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Page 277 ï~~Real-Time Neural Network Processing of Gestural and Acoustic Signals Michael Lee, Adrian Freed, David Wessel Center for New Music and Audio Technologies (CNMAT) University of California 1750 Arch Street, Berkeley, CA 94709 lee, adrian, firstname.lastname@example.org Abstract We have added a new object to the MAX language to perform neural computations. By placing the neural processing in the context of a flexible realtime musical programming environment, we can conduct experiments rapidly on the application of the adaptive techniques to musical problems. We have trained the networks to recognize gestures from a MIDI keyboard, a Zetam MIDI guitar, radio drum, and LightningTm. In one experiment, a network successfully recognized musical motifs played on a MIDI guitar and issued messages to synchronize the presentation of images from a HyperMedia work. This "page turner" generalized important features of the motifs from 9 training sets. We have also trained a neural network to recognize gestural contours from the continuous spatial controllers, suggesting their application in the interpretation of conducting gestures. We discuss the low-level features extracted for the networks to operate on, how we trained the networks and musical applications of adaptive techniques. Introduction MAX, a real-time musical programming environment, was developed at IRCAM by Miller Puckette [PuZi90]. Users can assemble MAX programs by graphically patching together code or objects. The MAX environment allows users to extend the language by integrating external code resources, or objects, into the system much like HyperCard XCMDs [Zica90]. This combination of attributes makes MAX a flexible environment well suited for prototyping of real-time systems. We have added a new object to MAX, MAXNet, which performs neural network computations. MAXNet can simulate multi-layered feed forward and Jordan [Jord86] and Elman [Elma88] style recurrent networks. By placing the neural processing in a flexible real-time musical programming environment, we can conduct experiments rapidly on the application of the adaptive techniques to musical problems. Neural Networks Neural networks are computational systems modelled after the architecture of the brain [RuMc86]. The brain is composed of an array of interconnected processing elements, or neurons. In a neural network, each neuron is a simple element that feeds the weighted sum of its inputs into a 'squashing' function such as a sigmoid. The value of a weight represents the connection strength between two neurons. For example, wij represents the connection strength from neuron i to neuron j. f(netj) = 1/(l+e-net*slopeFactorj) (1) where netj = wijoi (2) Neural networks can perform attribute estimation, or function approximation, as well as classification. Researchers have proven that 3 layer neural networks can approximate any arbitrary mapping [HoSW89]. Attribute estimation is important because in many control applications, attribute values can be equally as important as class membership. For example, in the popular cart and pole balancing control problem [MiSW90], the neural network is required to produce control values for the cart and not a classification. (Classification can be thought of as a degenerate case of estimation [Pao89].) Training a neural network amounts to searching for a set of weights that will give the neural network the desired input/output behavior. The most popular technique for training multi-layered feed forward neural networks is back-propagation gradient descent [RuMc86]. Back-propagation is an example of supervised training: the network is repeatedly shown both the input and its associated output pattern. After each presentation, the neural network tries to adapt its interconnection weights according to some cost function (this is sometimes referred to as on-line learning. One pass through all training examples is called an epoch). The process continues until some error criterion is satisfied. MAXNet MAXNet is a neural network simulator that can simulate multi-layered feed forward and Jordan and Elman style recurrent networks. The user can specify several architectural parameters: number of input and output neurons, number of neurons per ICMC 277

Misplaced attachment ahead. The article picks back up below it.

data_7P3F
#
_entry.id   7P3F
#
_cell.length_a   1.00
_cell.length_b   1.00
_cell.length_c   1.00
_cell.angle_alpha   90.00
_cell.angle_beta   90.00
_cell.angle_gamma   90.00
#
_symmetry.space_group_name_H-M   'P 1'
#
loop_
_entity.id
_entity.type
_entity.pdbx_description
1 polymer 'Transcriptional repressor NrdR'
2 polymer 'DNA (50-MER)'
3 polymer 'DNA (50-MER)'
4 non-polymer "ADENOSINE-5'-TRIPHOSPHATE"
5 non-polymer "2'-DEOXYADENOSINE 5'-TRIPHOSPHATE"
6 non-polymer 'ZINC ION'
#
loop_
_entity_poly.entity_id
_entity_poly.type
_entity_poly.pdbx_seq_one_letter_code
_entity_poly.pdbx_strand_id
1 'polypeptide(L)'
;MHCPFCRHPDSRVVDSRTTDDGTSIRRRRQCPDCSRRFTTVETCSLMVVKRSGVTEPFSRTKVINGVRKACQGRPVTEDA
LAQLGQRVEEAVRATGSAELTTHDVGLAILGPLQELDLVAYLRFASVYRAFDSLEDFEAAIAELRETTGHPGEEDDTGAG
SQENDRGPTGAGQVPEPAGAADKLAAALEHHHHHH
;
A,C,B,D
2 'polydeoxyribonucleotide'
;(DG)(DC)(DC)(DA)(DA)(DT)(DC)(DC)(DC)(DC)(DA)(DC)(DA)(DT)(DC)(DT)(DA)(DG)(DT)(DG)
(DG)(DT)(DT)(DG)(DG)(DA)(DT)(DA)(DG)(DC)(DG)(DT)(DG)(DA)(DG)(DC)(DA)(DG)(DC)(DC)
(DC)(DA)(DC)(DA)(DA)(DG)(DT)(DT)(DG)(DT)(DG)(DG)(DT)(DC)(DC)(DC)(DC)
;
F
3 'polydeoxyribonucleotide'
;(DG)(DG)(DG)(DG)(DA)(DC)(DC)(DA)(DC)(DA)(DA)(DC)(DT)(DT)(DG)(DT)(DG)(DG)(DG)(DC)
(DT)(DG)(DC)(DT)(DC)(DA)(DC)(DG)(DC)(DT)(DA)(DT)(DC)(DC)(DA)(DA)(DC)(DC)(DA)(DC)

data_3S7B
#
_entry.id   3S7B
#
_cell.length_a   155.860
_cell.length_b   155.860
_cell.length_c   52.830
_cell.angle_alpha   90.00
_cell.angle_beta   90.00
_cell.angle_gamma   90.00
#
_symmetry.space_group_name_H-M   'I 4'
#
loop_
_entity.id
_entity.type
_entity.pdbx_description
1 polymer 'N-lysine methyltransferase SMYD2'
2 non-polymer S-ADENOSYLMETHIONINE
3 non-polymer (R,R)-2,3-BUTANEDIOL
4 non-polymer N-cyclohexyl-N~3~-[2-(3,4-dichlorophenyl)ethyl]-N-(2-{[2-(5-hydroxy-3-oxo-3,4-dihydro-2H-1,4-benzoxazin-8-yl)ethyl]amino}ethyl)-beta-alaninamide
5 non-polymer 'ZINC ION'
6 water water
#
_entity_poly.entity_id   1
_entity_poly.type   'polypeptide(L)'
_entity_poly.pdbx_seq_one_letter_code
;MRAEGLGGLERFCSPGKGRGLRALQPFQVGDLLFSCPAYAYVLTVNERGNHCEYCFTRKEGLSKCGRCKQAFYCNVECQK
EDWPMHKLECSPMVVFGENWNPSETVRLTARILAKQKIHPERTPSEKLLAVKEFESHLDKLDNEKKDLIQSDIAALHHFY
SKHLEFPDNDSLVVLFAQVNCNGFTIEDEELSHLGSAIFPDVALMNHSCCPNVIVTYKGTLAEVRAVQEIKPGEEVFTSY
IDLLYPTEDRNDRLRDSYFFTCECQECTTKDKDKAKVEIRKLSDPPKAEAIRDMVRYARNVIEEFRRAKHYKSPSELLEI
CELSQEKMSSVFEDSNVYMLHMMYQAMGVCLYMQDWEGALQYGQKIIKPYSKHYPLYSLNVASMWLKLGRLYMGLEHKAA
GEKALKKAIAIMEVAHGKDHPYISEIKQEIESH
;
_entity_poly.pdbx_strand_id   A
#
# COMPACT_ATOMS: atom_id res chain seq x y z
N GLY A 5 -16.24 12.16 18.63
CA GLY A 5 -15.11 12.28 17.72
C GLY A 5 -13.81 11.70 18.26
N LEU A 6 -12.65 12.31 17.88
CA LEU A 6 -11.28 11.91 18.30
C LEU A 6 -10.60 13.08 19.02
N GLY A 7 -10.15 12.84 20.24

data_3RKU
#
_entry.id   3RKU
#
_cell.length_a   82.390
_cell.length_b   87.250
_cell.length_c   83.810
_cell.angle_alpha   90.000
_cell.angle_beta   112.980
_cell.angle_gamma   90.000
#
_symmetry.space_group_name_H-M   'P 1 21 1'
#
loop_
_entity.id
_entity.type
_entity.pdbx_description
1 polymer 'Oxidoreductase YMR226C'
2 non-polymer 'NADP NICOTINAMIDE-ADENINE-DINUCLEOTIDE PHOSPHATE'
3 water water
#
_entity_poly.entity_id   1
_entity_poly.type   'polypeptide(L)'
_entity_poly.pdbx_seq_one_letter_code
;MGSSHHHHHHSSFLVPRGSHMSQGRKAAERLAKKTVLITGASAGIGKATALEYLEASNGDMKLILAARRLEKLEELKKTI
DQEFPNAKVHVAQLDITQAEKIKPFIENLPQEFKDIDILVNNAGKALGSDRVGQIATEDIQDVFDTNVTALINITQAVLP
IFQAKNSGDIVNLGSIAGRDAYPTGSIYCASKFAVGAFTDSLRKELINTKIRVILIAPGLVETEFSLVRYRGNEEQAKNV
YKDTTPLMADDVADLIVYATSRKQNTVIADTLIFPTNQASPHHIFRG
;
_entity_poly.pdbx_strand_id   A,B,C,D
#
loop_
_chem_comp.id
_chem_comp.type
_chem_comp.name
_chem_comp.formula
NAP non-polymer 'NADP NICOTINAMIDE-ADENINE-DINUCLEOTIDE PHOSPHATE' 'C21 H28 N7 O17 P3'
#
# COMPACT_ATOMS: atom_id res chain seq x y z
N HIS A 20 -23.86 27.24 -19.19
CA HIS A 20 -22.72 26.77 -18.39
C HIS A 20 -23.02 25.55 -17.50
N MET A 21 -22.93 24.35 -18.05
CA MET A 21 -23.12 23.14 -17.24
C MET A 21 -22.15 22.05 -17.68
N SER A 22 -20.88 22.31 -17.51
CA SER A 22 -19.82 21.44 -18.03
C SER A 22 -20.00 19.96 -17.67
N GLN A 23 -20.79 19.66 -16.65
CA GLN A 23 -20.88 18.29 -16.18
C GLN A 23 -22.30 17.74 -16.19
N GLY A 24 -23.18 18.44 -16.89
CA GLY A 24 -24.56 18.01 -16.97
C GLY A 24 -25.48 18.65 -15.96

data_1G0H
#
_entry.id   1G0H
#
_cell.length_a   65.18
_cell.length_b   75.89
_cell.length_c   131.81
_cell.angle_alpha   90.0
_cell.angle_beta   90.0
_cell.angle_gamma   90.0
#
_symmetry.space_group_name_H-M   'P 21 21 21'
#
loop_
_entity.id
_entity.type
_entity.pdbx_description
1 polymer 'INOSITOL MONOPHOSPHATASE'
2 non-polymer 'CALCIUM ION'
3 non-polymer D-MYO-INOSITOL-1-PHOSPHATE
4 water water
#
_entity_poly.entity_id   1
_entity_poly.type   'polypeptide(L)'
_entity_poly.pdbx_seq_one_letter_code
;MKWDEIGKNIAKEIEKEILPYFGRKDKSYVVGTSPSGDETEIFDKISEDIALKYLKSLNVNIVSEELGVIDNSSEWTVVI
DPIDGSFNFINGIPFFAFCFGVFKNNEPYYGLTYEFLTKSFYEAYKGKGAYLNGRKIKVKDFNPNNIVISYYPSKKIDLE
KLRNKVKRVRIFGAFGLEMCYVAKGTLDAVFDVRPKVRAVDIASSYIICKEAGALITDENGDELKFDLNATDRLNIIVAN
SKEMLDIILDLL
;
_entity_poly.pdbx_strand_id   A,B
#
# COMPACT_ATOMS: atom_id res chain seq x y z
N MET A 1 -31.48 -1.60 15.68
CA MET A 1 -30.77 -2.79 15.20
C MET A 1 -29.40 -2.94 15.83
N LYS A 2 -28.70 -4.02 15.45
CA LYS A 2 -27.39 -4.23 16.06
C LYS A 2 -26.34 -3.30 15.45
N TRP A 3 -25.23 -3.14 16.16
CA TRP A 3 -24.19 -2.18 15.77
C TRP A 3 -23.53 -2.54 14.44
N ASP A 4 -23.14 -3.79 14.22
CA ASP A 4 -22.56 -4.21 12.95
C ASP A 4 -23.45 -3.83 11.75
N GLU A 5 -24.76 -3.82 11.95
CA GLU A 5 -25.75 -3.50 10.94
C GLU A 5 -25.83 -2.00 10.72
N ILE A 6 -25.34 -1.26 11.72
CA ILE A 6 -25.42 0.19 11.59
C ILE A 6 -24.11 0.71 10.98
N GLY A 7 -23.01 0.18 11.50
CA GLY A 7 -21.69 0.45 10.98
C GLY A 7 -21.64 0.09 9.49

Page 278 ï~~hidden layer, number of hidden layers, slope factors. Each layer is fully interconnected to adjacent layers, however "unconnected" links can be represented by weights of value 0. Jordan and Elman recurrent networks are similar to strictly feed forward neural networks. Both style recurrent nets have context neurons that get their input from either a hidden (Elman) or output (Jordan) neuron. The extra context units are like input units, which get their inputs from other neurons instead of an external stimulus. This can be achieved by configuring a network with the number of input neurons equal to the number of external stimuli sources plus the number of output or hidden neurons (depending on recurrent style). The modified input patterns will be a vector consisting of the normal stimulus vector prepended to a vector describing the feedback paths. (See [Todd89] for musical applications of recurrent neural networks.) Another external control adjusts the amount of feedback from a context neuron to itself (this gives the neuron some memory). The slope parameter also can be set for all output layer units. Setting the parameter less than 1 will decrease the slope of the sigmoid and make the function behave like a linear unit. Higher slope values seem to speed convergence of neural networks applied to problems with binary valued outputs. Figure 1. MAXNet Graphic Display There is a companion program, MACNet, which runs on Macintosh and UNIX machines to facilitate training. Both code objects have identical capabilities and read and write the same format text files. The most efficient way to use MAXNet is to setup a data acquisition harness in MAX and collect the data into a training file. Then use MACNet to learn the input/output mapping and save the weights file. Finally, attach MAXNet to the acquisition harness, read in the weights, and then compute. Both simulators use compatible text files, which eases examining and editing weights. MAXNet also can graphically display the state of the network in real-time. This feature can be turned on or off by the user. MAXNet uses color to represent the weight values and the size of the hole in the middle of a neuron to represent its activation level (see Figure 1). Connecting MAX user interface objects, such as sliders, to MAXNet gives you the ability to explore how the activation levels of input neurons affect the neurons in other layers. Training the Networks MAXNet uses several user adjustable parameters during a training session. The first two are learning rate and momentum, which are used for adapting the weights of the network. MAXNet also can learn the slope factor for individual output units. This requires that the user set a slope learning rate and slope momentum in addition to the weight adjustment parameters (note that a slope learning rate of 0 is conventional backpropagation). The generalized update equations for weights and slope factors is shown in (3) and (4). Axn+1 = learningRate * - Cost/~x + momentum*Axn (3) xn+l = xn + Axn+l1 (4) MAXNet also can optionally add hidden units according to some error criteria. This means that the number of hidden units does not need to be determined apriori. A new node can be added if, for example the error has not decreased more than some percentage over the last n epochs [HiYH91]. The parameters the user can set are maximum number of hidden units (to terminate learning), percentage of error decrease, and number of epochs to train before applying grow criteria. Real-Time Processing Requirements Training MAXNet is computationally intensive, but once the weights have been found, running MAXNet feed forward requires less computing resources. There is a multiply/add for each weight and a function evaluation for each hidden and output neuron. For large nets, the number of connections exceeds the number of neurons so we can assume that most of the time will be spent computing weighted sums. On a 16MHz 68020 without a math coprocessor, we can achieve at least 200K connections/Sec. This translates to one forward pass through a three layer net with 10 neurons on each layer in 1 mSec. We are porting the MAXNet to a separate 68020 processor card, ICMC 278